Sunday, October 30, 2011

3 DIY Strategies for Promoting Films and Actors

Enjoying my cup of morning tea and researching online strategies for promoting my work.  Here are a few I’ve come across that sound promising:

Post and include a Photo Spread: Remembering that the Internet is visual, one DIY strategy for promoting films and film events (premieres, screenings, film festivals etc.) is to write a quick summary (1-2 paragraphs) for your blog, website, and/or Facebook page and illustrate it with as many photos/screenshots as possible, complete with identifying captions and tags. Photos tell your story far better than words.  Post them to your blog or website immediately, but wait to post (and link) to Facebook until Tuesday, Wednesday, or Thursday morning at 9:30 a.m. in the time zone where most of your market is likely to be found (EST for New York, PST for Los Angeles, for example.)

Why 9:30?  Social media research has shown that people log-in to Facebook as soon as they get their morning coffee and settle in.  The next best times are 11:30 a.m. (just before they go to lunch) and 5:30 p.m. (before they leave work for the day.)  Wednesdays are best for having others see and share your post because they’ve caught up on their workload and aren’t yet making plans for the weekend.

If you have a sufficient following on Twitter, also tweet a promotion to direct people to your posting.

Issue a News Release via Email:  Once you’ve posted the summary and photos, consider other media opportunities at longer-lead-time film industry publications, websites, e-newsletters and acting/producing blogs.

Turn your summary into a one-page, post-event news release – written third-person; putting the Who, What, Where, Why, When and How in the first paragraph; adding an interesting quote in paragraph 2; and at the end giving a contact number and email address for obtaining more information (you can find effective news release formats on the Web.)

Target editors and reporters at media specializing in acting, independent film, documentaries, etc.  If your original post was to a blog, website or other public site, be sure to include a link so editors and reporters can see and download the photos.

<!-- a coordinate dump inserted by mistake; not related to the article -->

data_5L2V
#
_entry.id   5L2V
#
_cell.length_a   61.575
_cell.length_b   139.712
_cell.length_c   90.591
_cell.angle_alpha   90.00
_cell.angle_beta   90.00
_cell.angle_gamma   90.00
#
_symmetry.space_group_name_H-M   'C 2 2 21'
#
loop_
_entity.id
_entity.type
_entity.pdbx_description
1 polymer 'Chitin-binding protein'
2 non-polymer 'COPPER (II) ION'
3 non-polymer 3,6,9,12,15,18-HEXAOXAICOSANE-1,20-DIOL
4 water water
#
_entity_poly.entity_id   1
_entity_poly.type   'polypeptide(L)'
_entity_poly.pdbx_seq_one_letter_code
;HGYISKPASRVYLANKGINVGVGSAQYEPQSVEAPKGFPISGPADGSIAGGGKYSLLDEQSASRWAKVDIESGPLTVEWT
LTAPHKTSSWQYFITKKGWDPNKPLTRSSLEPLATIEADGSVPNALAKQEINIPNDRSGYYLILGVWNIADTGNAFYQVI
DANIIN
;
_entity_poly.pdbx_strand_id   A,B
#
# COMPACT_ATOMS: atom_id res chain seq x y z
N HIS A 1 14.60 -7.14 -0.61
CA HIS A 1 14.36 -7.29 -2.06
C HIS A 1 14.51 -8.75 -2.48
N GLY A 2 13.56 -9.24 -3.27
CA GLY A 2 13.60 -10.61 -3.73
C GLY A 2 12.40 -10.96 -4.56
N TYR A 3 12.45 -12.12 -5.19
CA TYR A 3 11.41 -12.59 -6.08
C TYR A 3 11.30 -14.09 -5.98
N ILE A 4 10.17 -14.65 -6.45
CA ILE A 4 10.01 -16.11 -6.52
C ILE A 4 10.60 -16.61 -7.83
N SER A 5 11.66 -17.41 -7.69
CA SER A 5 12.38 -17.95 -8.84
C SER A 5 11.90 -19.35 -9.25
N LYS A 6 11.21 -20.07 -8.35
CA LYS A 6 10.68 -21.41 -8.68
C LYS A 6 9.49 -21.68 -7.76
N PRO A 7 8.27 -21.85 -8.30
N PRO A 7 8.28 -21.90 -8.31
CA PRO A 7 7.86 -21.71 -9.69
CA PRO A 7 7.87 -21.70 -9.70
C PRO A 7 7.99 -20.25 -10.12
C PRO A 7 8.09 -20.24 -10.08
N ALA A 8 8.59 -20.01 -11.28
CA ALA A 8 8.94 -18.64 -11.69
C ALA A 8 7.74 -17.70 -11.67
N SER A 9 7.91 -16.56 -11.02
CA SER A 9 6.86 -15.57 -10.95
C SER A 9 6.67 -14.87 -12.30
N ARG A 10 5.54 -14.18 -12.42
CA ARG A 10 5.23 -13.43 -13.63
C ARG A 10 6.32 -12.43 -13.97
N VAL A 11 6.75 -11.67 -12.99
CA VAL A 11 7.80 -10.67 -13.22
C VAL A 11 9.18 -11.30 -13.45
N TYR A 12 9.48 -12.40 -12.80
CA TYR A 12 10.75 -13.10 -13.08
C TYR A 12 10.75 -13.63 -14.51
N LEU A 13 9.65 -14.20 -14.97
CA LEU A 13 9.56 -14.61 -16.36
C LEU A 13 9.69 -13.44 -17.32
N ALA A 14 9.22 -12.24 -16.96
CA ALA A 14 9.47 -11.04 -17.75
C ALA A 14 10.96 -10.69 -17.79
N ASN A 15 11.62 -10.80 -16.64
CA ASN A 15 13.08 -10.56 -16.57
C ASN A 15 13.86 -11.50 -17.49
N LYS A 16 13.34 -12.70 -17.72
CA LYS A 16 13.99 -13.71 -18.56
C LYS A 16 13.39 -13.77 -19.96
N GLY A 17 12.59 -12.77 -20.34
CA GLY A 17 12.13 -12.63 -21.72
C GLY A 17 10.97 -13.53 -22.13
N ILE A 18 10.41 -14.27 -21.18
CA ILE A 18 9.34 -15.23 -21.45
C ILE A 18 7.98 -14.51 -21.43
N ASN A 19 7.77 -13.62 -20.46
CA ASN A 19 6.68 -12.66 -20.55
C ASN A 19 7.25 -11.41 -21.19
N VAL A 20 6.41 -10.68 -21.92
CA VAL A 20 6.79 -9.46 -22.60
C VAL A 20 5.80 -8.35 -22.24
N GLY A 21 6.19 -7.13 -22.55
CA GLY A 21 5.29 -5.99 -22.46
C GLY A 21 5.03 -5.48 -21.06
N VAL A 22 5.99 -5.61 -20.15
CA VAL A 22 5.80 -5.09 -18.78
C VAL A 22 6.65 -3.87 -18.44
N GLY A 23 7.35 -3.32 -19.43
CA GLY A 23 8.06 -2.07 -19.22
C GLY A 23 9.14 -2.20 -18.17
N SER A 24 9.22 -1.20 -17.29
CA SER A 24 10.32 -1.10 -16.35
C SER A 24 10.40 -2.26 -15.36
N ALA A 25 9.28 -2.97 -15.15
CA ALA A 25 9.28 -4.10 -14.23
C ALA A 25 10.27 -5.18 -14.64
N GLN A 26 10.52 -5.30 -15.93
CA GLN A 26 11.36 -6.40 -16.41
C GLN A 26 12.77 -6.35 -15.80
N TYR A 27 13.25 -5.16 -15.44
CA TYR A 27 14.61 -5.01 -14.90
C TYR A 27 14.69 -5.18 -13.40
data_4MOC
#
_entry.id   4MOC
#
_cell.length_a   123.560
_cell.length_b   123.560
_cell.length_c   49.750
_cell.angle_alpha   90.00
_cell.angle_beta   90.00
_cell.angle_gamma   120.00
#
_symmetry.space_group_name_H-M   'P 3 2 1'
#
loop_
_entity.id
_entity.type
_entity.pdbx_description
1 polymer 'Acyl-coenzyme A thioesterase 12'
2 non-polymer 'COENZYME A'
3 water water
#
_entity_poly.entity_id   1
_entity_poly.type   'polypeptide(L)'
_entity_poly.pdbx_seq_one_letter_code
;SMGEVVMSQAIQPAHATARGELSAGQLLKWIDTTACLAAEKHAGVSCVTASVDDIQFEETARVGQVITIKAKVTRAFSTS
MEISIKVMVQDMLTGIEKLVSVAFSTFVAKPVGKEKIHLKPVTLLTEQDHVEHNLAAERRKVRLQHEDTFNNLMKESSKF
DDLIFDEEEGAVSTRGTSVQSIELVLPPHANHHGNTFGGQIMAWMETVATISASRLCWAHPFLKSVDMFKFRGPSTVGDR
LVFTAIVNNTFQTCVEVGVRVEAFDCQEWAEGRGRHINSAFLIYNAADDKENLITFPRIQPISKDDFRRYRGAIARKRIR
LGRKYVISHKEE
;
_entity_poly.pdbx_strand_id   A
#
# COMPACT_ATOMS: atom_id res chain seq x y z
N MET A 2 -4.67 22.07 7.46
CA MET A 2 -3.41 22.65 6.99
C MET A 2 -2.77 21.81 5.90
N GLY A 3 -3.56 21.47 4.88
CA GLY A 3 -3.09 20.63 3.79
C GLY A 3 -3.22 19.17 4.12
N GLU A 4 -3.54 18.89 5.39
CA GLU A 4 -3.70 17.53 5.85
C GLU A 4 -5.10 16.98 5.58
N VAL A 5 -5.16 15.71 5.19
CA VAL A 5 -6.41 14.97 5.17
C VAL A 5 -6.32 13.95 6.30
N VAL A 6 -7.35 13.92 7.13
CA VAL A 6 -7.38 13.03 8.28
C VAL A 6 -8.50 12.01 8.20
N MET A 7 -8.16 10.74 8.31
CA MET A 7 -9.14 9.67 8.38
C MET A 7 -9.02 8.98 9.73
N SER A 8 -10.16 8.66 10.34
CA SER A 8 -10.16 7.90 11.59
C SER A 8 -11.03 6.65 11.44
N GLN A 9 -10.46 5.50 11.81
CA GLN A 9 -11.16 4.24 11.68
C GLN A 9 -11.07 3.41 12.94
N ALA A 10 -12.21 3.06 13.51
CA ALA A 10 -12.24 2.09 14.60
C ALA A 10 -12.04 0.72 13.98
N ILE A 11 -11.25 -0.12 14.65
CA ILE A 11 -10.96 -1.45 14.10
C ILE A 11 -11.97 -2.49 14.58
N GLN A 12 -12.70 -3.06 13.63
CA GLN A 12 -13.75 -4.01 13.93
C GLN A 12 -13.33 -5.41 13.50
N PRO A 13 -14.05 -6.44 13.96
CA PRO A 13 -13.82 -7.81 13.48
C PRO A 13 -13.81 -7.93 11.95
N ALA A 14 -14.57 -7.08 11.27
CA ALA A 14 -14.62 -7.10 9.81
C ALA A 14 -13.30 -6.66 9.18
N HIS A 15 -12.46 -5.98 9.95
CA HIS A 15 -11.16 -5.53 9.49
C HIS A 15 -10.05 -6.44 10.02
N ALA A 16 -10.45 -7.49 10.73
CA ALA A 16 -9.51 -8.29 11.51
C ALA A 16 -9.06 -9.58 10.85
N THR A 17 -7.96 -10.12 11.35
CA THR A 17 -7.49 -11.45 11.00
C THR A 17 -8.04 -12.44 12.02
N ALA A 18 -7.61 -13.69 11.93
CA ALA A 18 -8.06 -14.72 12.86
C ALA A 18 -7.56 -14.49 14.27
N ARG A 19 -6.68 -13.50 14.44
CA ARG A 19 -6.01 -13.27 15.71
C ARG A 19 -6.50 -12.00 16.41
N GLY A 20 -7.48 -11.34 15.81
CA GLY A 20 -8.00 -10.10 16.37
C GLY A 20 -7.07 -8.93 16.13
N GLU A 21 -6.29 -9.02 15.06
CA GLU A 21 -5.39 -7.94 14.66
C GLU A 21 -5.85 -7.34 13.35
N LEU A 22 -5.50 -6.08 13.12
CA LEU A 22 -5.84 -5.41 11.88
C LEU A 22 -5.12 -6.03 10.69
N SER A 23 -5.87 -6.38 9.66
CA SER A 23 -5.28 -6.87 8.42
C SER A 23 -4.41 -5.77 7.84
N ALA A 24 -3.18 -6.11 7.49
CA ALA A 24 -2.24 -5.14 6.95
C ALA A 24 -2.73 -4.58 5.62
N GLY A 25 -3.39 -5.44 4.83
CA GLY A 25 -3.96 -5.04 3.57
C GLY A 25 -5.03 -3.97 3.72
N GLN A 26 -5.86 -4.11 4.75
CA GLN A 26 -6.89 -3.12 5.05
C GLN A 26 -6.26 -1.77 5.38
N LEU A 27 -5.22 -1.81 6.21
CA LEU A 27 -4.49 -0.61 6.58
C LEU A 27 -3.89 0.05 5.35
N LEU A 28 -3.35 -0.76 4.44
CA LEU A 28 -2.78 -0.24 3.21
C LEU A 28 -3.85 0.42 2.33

Even if it doesn’t generate a story right out of the box, putting your name or production company name in front of the media on a regular basis will develop name recognition and make you and your work known in media circles over time.

Videotape an Interview:  Get in the habit of videotaping brief interviews with your director, prominent actor, or screenwriter at your event (premier, festival screening) or onset during filming.  Or have someone tape you if your aim is to promote yourself.  You don’t need expensive equipment.  Even a Flip Ultra camera will do and comes with simple editing software that can help you quickly put together an Internet-ready video.

Remember that the key to a good interview is to draw up your 3-4 questions in advance and let the person you’ll be taping have a look.  It helps people focus and gives them time to remember and include interesting anecdotes. If you are the one being taped, consider your audience and how you want to come across on camera.  Look at actor interviews online and study those you think are most effective.

When shooting, have the person look just to the side of the camera rather than straight at the camera (you know the drill.)  Post the edited tape to your YouTube/Vimeo Channel, then link/embed the video in your website and blog and in posts to Facebook, Twitter, etc.  If it turned out especially good, consider writing a 2-sentence intro and emailing it to industry media and other professionals you know in the business.

Employing this strategy gives you a video interview that is easily accessed and shared, and potentially much more attractive than one generated by a reporter—even if it carries a bit less cachet—because you control the message.

I like these and they're do-able.

Now, time to feed the dog.

Saturday, October 29, 2011

A Tip for Learning Lines

Getting your lines down cold for a film or play involves a lot more work than one would think.  You can go over the script with your scene partner, but unless the two of you go through life joined at the hip he or she is not often available when you are.  Bringing in a friend or significant other to read the lines with you can be problematic because (a) ho hum, they're not invested in the outcome and have other things to do and (b) they're likely to give you a flat read in any case.

The usual way.